Losing a tax audit may not sound as tragic as, say, Keith Richards losing his hands. But the whole concept of “insurance” is about guaranteeing payment in the event of a specified loss. So, if Keith Richards can insure the hands that conjured up “Jumpin’ Jack Flash” out of an ordinary six-string, shouldn’t we be able to buy insurance to cover unexpected losses to the IRS? It turns out the answer is yes . . . and there’s even more than one way to do it.

The most obvious way is to buy something cleverly marketed as “tax insurance.” And while you can’t just go online to save 15% or more on tax insurance with GEICO, it’s really not much tougher than that. High-end brokers sell coverage to reimburse bigger businesses for the cost of taxes, noncriminal penalties, and the cost of taking a case to court. (Typically, these arise out of mergers and acquisitions.) They can even buy extra coverage to “gross up” benefits to cover the new taxes companies owe when they collect on the insurance!

Business owners can use something called an enterprise risk management program to insure risks that they’re currently covering out of their own pockets. These typically include operational and strategic risks, like the cost of defending sexual harassment claims, cyber risks, and the loss of key suppliers or vendors. But you might also insure against the cost of defending an IRS audit. The cost of insuring the risk is deductible — and if you have to collect, the cost of defending yourself is deductible, too!

Finally, if you’re not sure the IRS will accept your tax treatment of a particular transaction, consider visiting a tax attorney for an opinion letter. Opinion letters aren’t “insurance,” per se. They can’t guarantee you’ll avoid actual tax. But in some circumstances, even if you wind up paying tax, the opinion letter can eliminate penalties you might have otherwise paid. In other cases, the attorney can essentially cover your extra costs out of their own malpractice insurance. Fortunately, most tax savings don’t call for any insurance at all. We help clients save taxes with a complete menu of court-tested, IRS-approved strategies. In fact, some of our most powerful strategies actually lower your risk of being audited. So leave the gecko at home, because he wouldn’t be any help at an audit anyway, and see if we can save you 15% or more on your income tax!

Memorial Day has come and gone, and while summer doesn’t officially unlock the door and open for business until June 21, who’s waiting? Craft beer fans are swapping out those dark malts that taste like tree bark, and stocking up on summer brews with hints of lemon, lime, and cherry. Sports fans are turning their eyes towards baseball’s upcoming All-Star game. (Yeah, hockey and basketball are still going on — but aren’t those supposed to be winter sports?) And readers across America are combing shelves for the summer’s hottest summer beach reads.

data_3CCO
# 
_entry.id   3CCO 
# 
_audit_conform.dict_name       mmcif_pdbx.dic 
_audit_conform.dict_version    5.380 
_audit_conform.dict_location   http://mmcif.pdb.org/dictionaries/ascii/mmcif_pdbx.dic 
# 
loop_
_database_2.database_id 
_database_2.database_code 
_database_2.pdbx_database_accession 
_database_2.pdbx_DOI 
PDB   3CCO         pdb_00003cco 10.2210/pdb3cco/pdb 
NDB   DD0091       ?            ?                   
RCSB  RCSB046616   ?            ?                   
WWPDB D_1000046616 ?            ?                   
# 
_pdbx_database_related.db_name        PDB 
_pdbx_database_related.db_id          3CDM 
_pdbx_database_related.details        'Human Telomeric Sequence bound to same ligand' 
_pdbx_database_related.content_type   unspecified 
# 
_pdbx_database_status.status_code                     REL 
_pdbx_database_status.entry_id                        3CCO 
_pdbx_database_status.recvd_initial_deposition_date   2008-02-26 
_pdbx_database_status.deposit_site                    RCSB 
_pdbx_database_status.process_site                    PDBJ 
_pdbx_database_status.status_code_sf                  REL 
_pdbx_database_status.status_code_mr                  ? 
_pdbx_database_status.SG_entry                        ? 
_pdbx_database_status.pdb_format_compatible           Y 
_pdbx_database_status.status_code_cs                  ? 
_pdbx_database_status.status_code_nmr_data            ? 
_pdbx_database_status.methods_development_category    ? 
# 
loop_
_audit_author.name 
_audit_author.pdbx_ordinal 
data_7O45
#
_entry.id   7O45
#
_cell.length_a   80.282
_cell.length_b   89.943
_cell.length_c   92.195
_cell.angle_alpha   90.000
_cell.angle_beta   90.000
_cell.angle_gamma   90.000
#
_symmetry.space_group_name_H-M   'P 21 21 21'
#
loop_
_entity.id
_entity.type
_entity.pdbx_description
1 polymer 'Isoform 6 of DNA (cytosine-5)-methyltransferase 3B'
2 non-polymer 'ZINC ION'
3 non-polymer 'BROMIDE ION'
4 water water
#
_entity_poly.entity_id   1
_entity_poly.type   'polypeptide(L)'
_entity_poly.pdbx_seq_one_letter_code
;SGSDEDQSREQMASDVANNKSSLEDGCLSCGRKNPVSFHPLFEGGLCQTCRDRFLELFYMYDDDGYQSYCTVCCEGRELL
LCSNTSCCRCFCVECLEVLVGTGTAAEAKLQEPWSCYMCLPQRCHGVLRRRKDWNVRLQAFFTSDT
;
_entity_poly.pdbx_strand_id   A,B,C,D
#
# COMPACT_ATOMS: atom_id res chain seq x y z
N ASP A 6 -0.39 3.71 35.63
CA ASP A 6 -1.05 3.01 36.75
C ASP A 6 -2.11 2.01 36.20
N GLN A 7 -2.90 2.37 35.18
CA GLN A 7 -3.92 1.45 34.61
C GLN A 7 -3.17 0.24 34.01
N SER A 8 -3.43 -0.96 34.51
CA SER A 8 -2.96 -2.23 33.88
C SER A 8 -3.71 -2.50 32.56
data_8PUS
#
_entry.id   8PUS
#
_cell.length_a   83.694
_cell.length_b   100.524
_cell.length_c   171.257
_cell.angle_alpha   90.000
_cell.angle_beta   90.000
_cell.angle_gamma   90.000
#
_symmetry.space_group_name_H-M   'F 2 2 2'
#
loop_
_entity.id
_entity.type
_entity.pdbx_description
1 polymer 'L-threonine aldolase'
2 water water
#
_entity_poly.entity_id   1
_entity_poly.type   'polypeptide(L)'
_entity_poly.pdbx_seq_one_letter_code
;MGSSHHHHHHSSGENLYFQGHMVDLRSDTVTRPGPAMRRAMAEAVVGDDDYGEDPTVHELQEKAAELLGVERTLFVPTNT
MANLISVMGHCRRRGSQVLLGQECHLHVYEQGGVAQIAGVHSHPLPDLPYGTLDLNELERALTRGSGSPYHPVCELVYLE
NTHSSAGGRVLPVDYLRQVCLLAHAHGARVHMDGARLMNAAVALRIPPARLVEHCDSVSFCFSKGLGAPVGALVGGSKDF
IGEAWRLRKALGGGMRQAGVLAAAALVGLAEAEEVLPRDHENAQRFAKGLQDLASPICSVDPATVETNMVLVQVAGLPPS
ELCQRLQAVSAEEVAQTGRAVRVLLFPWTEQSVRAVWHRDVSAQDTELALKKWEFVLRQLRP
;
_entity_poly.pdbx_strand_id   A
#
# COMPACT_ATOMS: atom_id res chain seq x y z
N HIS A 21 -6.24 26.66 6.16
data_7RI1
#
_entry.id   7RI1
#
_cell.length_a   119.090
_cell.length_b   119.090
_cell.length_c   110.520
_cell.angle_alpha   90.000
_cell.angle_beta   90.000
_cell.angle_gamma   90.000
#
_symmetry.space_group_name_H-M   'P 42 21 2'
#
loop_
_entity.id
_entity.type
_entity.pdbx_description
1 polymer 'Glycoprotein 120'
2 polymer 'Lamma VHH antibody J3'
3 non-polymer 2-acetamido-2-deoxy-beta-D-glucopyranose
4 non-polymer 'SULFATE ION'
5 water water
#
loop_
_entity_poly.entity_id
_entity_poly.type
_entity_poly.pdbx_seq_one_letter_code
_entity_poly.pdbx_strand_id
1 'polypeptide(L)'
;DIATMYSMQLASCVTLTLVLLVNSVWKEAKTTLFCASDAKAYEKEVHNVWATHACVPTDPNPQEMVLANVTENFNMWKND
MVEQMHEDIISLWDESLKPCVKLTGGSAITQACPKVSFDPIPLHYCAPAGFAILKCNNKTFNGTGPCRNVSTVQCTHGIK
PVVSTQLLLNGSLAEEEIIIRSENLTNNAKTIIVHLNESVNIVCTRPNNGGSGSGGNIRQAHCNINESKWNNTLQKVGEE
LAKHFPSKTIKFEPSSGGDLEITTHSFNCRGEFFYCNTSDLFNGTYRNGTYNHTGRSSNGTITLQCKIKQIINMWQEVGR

Beach books typically don’t ask you to do much heavy intellectual lifting. They’re usually the literary equivalent of bingeing an entire season of The Bachelorette in a single weekend. Some readers don’t even bring books at all — they drop a kindle or an iPad in their bag to hide the latest 50 Shades story from the folks on the next towel. Occasionally, though, you find something weightier catching readers’ eyes. So if that’s what you need, NYU Professor Jonathan Choi has assembled a list of the 50 most-cited law review tax articles of all time. Boring, you say? Prepare to be surprised!

Taking home the gold, with 1220 total citations, is William D. Andrews’ 1974 thriller, A Consumption-Type or Cash Flow Personal Income Tax. The plot follows a plucky tax professor challenging the conventional wisdom that taxable income should equal the sum of personal consumption plus accumulation. But that plot is really just an excuse to propose a graduated consumption tax. The story also takes us down subplots involving cash-flow accounting for loan proceeds to curb tax shelter abuses, nontaxation of reinvested capital gains, and a proposed zero basis for inherited assets. (See? Riveting!)

Claiming the silver, with 992 citations, we have Harvard professors Louis Kaplow and Steven Shavell arguing Why the Legal System Is Less Efficient Than the Income Tax in Redistributing Income. This is a classic legal thriller in the vein of John Grisham or Scott Turow. Except, in this case, the parties are “legal rules” and “the income tax system.” Kaplow and Shavell put them both on trial and declare taxes to be the victor.

Finally, taking the bronze with 762 citations, is Boris Bittker’s 1967 classic, A Comprehensive Tax Base as a Goal of Income Tax Reform. Bittker argues that it’s simply too hard to define a neutral, scientific measure of taxable income, and each policy proposal should be judged provision by provision. (It’s easy to be disappointed with Bittker’s meek conclusion — after all, isn’t the whole point of a law review article to propose something with no chance of real-world success?)

The rest of Choi’s top 50 cover the same beach book ground you’d find at your local bookseller. There’s rich historical drama. (Edward Zelinsky’s James Madison and Public Choice at Gucci Gulch: A Procedural Defense of Tax Expenditures and Tax Institutions.) There’s gripping family conflict. (Paul Caron’s Tax Myopia, or Mamas Don’t Let Your Babies Grow up to Be Tax Lawyers.) There’s even a sex scene or two to heat up your afternoon. (Marjorie Kornhauser’s The Rhetoric of the Anti-Progressive Income Tax Movement: A Typical Male Reaction.)

So, tax articles are fun, right? Unfortunately, you can read them all summer long without learning anything about how to pay less. That’s where we come in. Just pick up the phone before you head to the beach, or the lake, or the mountains, and see how much we can save you while you’re enjoying a real beach read!